Last year, we profiled the soft launch of Philadelphia’s Kiva Zip program, part of an international “social underwriting” platform for independent businesses. As of last October, Kiva City Philadelphia had made 13 loans totaling $52,000.
According to Kiva Zip Philadelphia manager Alyssa Thomas (of the City’s Department of Commerce), that number has jumped to 50, sending $208,000 to local small-scale entrepreneurs. The program's number of trustees has increased as well, from about 30 to 44, including the Enterprise Center, The Food Trust, New Kensington CDC and the Corzo Center.
Kiva loans — which typically top out at $5,000, but can be as small as $500 — help all kinds of nascent entrepreneurs make crucial upgrades to their businesses. The crowd-funding platform operates with the help of those trustees — individuals, or, more often, organizations — who direct entrepreneurs to the program and vouch for them, before the crowd-funded campaign for that entrepreneur goes live on the Kiva site.
“There’s a lot of due diligence on their part,” says Thomas of the vetting and interviewing these volunteer trustees do before sending a loan applicant through. “We’ve had a pretty steady flow of businesses coming on to our site.”
While many Kiva applicants don't fit the profile for a typical business loan, no applicant is ever turned away from Kiva Zip. Sometimes there are barriers to lending, such as the business owner’s high debt to income ratio or a lack of fluency in the digital platforms that make the campaigns a success, but these are overcome by starting applicants off with small loans, gauging their ability to repay on time, and then approving them for larger loans if all goes well.
The repayment rate in Philly is close to 100 percent. One recent loan recipient, shepherded via The Food Trust, is a small fruit and produce business operating in the Northeast. With the help of a Kiva loan, the owners leased a four-acre farm; they bring the produce directly to their store (which accepts SNAP payments) in an area lacking fresh food options.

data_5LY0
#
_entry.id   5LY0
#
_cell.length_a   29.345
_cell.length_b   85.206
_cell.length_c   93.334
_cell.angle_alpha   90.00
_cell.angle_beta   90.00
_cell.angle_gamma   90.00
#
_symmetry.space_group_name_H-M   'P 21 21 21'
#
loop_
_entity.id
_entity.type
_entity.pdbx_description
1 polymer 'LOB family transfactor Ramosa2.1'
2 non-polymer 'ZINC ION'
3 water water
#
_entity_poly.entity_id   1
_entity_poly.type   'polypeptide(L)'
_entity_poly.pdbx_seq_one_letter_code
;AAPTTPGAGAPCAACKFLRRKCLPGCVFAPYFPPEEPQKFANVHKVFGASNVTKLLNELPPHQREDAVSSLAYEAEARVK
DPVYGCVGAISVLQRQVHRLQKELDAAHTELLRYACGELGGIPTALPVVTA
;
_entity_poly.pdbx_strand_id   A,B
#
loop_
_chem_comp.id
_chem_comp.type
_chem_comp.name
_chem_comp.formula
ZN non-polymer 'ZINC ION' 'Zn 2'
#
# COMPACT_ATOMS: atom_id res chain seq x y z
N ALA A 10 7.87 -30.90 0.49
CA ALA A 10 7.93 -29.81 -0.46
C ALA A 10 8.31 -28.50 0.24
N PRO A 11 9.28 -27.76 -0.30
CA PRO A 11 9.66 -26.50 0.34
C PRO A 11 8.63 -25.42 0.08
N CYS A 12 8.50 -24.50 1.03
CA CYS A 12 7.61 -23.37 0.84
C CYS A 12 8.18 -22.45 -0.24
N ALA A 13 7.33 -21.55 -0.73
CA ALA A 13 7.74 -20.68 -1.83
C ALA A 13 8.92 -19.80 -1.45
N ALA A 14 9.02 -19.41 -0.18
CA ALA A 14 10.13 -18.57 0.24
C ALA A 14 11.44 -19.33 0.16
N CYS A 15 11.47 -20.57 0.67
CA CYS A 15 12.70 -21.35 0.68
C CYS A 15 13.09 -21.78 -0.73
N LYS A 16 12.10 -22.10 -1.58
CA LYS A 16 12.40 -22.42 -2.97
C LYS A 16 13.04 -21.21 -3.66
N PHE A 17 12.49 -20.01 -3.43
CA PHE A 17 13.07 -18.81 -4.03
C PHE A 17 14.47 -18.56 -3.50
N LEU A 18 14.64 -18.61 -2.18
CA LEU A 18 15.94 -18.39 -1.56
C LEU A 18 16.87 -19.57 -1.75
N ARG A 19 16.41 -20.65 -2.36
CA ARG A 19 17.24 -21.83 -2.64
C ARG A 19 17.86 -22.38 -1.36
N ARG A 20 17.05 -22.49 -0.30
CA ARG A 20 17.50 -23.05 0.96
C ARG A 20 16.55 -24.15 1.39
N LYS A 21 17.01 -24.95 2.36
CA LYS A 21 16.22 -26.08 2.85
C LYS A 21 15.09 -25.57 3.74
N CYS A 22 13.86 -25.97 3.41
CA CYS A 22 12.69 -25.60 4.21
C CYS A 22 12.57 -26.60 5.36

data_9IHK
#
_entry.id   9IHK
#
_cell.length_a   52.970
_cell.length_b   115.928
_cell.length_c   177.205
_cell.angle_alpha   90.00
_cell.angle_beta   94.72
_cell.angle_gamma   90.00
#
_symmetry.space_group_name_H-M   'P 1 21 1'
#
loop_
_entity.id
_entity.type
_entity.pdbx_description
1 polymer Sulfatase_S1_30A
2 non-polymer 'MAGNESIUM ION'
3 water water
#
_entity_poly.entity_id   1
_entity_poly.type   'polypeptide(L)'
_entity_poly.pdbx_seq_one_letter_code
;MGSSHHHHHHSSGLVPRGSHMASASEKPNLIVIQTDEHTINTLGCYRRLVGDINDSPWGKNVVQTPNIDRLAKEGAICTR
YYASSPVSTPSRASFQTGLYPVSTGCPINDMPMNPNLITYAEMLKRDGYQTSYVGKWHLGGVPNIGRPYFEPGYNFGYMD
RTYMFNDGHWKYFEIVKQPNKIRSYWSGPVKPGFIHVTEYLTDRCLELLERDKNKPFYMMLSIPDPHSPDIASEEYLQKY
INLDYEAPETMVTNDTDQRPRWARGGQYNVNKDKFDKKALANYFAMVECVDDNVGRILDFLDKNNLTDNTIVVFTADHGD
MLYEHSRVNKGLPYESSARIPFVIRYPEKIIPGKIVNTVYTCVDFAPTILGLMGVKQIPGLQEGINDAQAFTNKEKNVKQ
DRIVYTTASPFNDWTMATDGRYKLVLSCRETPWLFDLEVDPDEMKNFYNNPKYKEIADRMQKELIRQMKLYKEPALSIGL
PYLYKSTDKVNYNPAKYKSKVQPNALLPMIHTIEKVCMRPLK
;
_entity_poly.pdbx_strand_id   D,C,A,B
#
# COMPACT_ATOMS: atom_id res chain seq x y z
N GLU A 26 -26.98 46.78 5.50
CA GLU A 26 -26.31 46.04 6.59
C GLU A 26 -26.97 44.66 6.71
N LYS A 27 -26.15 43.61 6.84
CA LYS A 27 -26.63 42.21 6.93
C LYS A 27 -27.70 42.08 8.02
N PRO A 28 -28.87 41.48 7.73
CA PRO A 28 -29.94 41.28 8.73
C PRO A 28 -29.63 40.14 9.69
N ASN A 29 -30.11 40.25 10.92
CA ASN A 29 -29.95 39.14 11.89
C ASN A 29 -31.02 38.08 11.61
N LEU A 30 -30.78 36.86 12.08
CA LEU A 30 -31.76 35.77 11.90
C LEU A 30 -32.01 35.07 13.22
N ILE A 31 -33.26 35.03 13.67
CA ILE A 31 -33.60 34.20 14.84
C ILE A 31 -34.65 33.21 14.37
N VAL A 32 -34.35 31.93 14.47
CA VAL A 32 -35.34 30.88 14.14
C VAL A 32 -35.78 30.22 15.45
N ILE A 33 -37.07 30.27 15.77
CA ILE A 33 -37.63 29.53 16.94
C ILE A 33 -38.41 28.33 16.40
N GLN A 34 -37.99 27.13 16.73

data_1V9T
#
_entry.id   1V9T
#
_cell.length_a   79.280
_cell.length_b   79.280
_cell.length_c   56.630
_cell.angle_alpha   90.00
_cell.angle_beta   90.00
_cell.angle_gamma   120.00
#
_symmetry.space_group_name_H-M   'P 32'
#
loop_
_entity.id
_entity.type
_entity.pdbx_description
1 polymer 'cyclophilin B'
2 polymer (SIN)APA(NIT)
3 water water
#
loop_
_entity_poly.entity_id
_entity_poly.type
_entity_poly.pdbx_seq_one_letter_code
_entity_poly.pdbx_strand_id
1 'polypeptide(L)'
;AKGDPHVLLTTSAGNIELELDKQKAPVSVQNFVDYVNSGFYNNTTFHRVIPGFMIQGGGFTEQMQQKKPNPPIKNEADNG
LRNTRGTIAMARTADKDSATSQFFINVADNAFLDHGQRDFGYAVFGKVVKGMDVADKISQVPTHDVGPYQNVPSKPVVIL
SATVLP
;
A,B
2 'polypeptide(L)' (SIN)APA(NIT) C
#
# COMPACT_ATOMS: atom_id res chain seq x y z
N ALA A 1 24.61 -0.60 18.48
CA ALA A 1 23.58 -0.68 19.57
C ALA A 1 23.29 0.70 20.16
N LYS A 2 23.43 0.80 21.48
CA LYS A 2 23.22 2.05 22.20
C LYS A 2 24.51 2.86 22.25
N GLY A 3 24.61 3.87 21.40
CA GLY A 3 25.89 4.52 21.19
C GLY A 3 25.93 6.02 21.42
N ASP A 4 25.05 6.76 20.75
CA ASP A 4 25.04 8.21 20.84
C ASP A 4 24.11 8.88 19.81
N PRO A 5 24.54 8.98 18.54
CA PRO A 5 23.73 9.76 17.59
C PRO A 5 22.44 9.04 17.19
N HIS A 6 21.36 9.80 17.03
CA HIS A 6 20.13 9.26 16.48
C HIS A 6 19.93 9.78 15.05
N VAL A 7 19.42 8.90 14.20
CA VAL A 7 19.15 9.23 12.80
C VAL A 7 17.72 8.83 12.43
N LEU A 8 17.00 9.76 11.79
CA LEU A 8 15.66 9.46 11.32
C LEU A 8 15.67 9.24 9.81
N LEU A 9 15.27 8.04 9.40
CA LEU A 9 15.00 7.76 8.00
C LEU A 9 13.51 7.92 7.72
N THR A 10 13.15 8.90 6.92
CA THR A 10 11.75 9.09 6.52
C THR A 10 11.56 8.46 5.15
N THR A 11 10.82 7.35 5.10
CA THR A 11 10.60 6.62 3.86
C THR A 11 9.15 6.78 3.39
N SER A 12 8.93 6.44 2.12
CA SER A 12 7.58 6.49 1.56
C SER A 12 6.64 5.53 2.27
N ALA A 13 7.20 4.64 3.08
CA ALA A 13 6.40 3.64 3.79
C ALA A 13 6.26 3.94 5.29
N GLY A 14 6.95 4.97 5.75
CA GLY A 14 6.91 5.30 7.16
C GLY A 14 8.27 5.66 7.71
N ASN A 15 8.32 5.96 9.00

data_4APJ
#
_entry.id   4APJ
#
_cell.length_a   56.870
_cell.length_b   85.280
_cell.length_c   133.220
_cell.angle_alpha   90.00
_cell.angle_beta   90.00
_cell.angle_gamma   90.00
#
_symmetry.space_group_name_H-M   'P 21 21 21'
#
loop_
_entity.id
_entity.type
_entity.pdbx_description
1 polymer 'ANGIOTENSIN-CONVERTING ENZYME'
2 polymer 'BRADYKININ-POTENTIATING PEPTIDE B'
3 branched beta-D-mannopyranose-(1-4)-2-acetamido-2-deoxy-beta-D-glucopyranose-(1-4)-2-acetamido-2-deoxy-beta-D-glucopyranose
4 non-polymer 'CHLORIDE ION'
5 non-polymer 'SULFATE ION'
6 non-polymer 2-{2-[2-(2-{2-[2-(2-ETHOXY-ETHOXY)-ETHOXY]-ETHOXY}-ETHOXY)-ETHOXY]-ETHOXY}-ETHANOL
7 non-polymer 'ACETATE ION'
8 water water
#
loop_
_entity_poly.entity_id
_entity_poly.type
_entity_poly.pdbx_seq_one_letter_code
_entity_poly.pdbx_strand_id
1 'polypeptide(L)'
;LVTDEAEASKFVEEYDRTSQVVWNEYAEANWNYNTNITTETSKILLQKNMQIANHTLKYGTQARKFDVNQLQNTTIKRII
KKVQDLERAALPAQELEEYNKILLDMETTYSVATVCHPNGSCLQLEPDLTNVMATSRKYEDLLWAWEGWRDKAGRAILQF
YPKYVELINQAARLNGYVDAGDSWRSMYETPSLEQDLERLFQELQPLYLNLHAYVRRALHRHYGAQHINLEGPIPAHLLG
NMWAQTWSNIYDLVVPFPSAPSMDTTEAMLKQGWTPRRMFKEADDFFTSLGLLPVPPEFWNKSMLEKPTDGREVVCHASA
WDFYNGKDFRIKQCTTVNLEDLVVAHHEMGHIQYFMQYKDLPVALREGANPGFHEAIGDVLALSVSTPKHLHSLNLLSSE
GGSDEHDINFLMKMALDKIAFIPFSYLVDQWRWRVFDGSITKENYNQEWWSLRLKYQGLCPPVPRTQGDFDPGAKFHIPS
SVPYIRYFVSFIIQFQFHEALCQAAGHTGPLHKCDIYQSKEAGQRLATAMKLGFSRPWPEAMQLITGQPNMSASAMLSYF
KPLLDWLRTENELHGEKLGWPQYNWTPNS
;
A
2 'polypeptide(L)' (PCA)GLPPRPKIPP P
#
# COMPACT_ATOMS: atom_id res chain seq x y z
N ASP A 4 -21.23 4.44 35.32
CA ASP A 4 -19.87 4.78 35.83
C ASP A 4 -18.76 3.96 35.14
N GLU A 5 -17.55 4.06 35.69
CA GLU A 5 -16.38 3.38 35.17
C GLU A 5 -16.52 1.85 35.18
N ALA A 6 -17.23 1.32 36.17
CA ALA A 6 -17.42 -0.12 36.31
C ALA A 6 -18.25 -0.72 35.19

Locals who want to learn more about Kiva in person can head to Dilworth Park on June 4 from 11 a.m. – 7 p.m. A pop-up shop with feature several loan recipients and a lunchtime address from Alan Greenberger, the City’s Deputy Mayor for Economic Development and Director of Commerce.
Thomas hopes passersby will stop to learn more about how supporting Kiva loans contributes to the city's economic revival.
“The idea of this event is really to capture people while they’re walking by and let them know you can support a local business,” she explains. “You can help shape the way your neighborhood looks.”
In the meantime, the program is growing so much that the department has a new opportunity: Thomas is looking for a Kiva Zip fellow to join her office. Applications are due by June 5.
Writer: Alaina Mabaso
Source: Alyssa Thomas, Kiva Zip Philadelphia